Welcome to my world!

The reflections and comments of a resident in Southsea, Portsmouth, England.

Tuesday, 13 May 2014

Look after your well-being

The university where I work has just launched its new series of customer service training with a session on ‘The Art of Being Brilliant’ which was run by a man from Derby called Andy Cope.

He suggested that by changing your way of thinking, even one little bit, you will feel differently about your life.

Andy suggested we wake up each morning and be thankful that we don't have a toothache. I know it seems a small step, but by being grateful that my health is good, it makes me feel positive about the rest of my day. It worked!

After that session on being brilliant, I went to a conference about science communication and in one of the discussion sessions, the topic was ‘wellbeing’.

So why did we talk about wellbeing in a science communication conference? Apparently wellbeing is very important in science. Our government takes it very seriously because if the population is well, there will be less cost to healthcare. Healthy people are also happier.

So, if you are interested, the five ways to achieve wellbeing are connecting, being active, taking notice, continuing to learn and giving.

Now, this seems unrelated to what I do, but maybe this is why I love organizing events and attending cultural activities. I guess now I know, it is good for my wellbeing.

I have just finished organising the university’s series of public events and I would encourage people to come along to these events, especially the free ones. People will enjoy getting there, meeting other people and learning new things.

People will also get the chance to give back by giving the speakers comments and feedback on their work. Our scientists and researchers would love to hear how relevant their studies or research projects are to the community and you can tell them at these public events.

So I hope you will go and get involved in cultural activities like singing, visiting a museum, going to a concert or learning a new hobby to make you happy in the coming months and have a healthier life.


This post is as it appears on Portsmouth View, May 2014 edition.

Tuesday, 6 May 2014

Spring in the City

In Portsmouth we mark the beginning of Spring with a series of cultural events across the city.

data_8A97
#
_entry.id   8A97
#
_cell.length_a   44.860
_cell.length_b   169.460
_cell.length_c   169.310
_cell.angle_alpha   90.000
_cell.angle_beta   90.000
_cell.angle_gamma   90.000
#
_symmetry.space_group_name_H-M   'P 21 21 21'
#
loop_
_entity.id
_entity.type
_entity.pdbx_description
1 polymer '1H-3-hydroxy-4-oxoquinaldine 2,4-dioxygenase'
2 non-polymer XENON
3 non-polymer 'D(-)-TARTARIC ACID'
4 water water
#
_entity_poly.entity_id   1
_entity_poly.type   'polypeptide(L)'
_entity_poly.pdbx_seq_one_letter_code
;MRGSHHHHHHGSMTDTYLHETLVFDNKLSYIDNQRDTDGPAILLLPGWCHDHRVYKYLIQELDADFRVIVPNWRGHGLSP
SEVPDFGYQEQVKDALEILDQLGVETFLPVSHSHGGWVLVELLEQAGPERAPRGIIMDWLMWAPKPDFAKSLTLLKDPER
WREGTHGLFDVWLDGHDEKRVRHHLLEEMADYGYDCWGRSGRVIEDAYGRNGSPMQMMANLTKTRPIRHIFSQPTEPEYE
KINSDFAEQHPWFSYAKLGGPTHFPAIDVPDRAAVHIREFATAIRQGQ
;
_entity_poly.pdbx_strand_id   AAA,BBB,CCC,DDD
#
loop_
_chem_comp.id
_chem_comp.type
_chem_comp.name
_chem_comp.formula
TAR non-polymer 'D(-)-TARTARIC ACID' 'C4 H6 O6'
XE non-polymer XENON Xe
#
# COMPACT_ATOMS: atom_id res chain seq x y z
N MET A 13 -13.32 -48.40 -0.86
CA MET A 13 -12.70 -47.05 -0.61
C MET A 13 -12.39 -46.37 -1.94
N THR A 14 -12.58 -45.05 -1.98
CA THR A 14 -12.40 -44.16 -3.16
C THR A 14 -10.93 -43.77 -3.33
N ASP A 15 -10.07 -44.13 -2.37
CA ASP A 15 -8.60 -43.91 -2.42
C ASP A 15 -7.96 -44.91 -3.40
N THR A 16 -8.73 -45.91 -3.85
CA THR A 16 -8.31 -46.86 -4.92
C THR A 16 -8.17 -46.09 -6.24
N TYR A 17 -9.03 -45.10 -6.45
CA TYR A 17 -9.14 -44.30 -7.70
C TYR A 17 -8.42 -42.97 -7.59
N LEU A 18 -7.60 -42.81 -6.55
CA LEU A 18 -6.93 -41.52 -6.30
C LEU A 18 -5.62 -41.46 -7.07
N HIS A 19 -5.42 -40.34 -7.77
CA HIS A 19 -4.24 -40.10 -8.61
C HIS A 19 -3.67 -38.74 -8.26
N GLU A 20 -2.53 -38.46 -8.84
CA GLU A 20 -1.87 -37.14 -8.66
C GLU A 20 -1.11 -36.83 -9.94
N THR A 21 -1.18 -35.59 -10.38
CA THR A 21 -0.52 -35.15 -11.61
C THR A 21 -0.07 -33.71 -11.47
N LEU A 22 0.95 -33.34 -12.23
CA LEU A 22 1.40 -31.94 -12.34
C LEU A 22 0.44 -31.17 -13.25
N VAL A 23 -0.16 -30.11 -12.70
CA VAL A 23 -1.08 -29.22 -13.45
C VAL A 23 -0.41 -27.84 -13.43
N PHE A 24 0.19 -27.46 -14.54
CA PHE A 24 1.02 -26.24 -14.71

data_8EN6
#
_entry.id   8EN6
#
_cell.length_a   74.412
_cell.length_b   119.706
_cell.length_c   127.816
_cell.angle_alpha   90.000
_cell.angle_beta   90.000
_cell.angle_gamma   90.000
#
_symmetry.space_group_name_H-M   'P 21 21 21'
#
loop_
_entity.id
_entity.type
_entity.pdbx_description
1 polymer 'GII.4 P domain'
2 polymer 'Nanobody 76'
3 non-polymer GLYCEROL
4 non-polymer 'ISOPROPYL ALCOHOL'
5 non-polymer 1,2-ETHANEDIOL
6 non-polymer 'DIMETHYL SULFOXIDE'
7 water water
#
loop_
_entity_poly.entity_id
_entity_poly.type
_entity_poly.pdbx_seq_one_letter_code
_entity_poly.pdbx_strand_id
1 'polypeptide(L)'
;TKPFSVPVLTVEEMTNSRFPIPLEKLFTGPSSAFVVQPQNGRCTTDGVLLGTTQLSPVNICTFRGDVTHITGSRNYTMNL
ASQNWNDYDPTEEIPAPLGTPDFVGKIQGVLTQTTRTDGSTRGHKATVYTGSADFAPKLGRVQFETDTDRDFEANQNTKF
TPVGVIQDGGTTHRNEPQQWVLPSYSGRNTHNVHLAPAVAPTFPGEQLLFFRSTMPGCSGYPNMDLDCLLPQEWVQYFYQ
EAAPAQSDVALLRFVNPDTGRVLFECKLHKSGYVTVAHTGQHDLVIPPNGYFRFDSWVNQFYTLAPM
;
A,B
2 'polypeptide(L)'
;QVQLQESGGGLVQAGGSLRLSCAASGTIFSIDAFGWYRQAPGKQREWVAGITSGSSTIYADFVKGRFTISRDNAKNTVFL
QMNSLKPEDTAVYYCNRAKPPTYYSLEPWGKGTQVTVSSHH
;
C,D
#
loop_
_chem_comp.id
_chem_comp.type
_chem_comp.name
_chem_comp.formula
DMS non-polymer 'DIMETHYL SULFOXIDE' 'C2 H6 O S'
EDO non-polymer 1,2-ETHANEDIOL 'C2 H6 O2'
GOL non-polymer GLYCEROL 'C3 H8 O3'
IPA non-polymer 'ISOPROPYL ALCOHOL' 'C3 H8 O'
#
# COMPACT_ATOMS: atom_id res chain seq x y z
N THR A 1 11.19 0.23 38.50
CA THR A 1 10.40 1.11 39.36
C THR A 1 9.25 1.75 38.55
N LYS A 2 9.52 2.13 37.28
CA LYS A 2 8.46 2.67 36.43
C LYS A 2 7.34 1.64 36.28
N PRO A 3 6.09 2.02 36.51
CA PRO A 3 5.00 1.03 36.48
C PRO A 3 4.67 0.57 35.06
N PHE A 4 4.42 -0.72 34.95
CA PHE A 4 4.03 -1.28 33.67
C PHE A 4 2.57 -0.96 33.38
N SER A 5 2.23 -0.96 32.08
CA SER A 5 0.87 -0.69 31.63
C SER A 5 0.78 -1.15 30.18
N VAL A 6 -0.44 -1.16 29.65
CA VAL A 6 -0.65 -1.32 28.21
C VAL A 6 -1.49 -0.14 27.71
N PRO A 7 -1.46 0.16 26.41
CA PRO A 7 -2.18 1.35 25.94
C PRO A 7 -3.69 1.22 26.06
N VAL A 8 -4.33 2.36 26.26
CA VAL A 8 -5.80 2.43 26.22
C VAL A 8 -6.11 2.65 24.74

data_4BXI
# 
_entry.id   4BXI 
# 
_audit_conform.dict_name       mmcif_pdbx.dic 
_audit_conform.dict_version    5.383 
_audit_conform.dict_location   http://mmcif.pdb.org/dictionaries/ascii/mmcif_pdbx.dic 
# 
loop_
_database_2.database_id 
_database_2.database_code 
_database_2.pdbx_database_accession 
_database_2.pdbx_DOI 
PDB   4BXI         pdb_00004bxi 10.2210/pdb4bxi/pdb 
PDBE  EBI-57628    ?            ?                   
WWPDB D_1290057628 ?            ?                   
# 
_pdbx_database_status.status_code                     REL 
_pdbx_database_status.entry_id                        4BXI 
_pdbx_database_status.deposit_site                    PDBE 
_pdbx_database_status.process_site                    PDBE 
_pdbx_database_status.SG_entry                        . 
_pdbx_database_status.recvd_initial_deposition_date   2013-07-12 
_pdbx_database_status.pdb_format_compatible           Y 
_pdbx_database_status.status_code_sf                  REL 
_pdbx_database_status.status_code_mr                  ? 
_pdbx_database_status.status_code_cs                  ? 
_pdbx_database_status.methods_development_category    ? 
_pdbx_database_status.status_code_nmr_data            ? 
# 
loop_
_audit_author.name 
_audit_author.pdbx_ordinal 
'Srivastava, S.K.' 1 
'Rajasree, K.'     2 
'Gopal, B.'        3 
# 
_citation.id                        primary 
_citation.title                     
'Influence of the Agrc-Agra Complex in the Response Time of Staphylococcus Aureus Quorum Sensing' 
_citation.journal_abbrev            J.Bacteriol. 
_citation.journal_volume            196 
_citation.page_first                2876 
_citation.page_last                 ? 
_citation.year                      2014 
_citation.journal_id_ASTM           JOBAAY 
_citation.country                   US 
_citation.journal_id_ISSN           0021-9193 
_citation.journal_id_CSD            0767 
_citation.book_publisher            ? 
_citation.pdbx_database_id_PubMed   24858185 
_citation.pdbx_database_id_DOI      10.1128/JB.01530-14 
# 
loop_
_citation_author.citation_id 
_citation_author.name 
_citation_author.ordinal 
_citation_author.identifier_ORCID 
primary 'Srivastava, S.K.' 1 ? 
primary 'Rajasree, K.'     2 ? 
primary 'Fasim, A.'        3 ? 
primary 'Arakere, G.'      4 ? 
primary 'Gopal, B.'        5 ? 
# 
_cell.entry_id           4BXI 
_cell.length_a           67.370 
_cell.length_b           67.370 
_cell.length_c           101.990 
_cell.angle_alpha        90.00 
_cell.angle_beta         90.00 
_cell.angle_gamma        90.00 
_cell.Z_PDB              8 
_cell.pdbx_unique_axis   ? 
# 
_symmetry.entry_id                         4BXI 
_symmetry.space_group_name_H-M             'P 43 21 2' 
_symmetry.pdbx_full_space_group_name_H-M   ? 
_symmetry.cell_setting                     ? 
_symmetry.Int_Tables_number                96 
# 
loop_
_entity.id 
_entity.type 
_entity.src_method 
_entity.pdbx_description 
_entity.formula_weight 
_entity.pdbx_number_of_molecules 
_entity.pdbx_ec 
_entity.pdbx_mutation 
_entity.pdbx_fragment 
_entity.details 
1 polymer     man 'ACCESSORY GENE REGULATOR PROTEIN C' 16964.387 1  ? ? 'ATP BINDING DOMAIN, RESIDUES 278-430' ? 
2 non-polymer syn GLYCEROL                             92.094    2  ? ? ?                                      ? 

As we lost an hour to our day, we add a new festival to our calendar. The Lost Hour has proved to be a popular event in the city and long may it continues.

At the moment, students are enjoying their Easter Break and probably thinking about how many chocolate eggs they can eat in one sitting. While there are Easter egg hunts organised in woods and gardens, churches spring into wonderful concert venues.

Florilegium who played at the last Music in the Round concert has their diaries full of concerts, the biggest being the St Matthew's Passion at the Royal Festival Hall. Historically, the church used to be a big patron of music and that is why some of the greatest compositions are of church music.

For me, I'm still hunting for the Golden Egg; the how do we tell the world about the treasure trove of culture we have in Portsmouth?

My hunt, so far has led to a meeting with our Creative Technologies Department at the end of March when they told me about their wonderful project. This might be the Golden Egg.

Students studying Television and Broadcasting have been busy producing a TV programme to promote Portsmouth to the world. Eye on Portsmouth has been created as part of their course, and they are keen to get the local community involved and watching. Take a look the programmes made so far on http://vimeo.com/album/2809004

By joining forces with the local community, the university staff and students can make this project a success. There is so much for everybody to learn; students about the city, and the community about what university life is all about.

If anyone would like to get involved, or has a story to tell, please get in touch. My number is 023 8284 3757 or through Twitter @maricarjagger

In the meantime, Shakespeare's birthday is on 23 April and Christine Berberich from The Centre for Studies in Literature has put together a programme of events to showcase the expertise we have at the university. So look out for the Shakespeare Festival events happening near you.

I’ve also been busy producing the programme of events for the next few months and the list will be made public at the end of April. Look out for it.

This article is as it appeared in the Portsmouth View, April 2014 edition.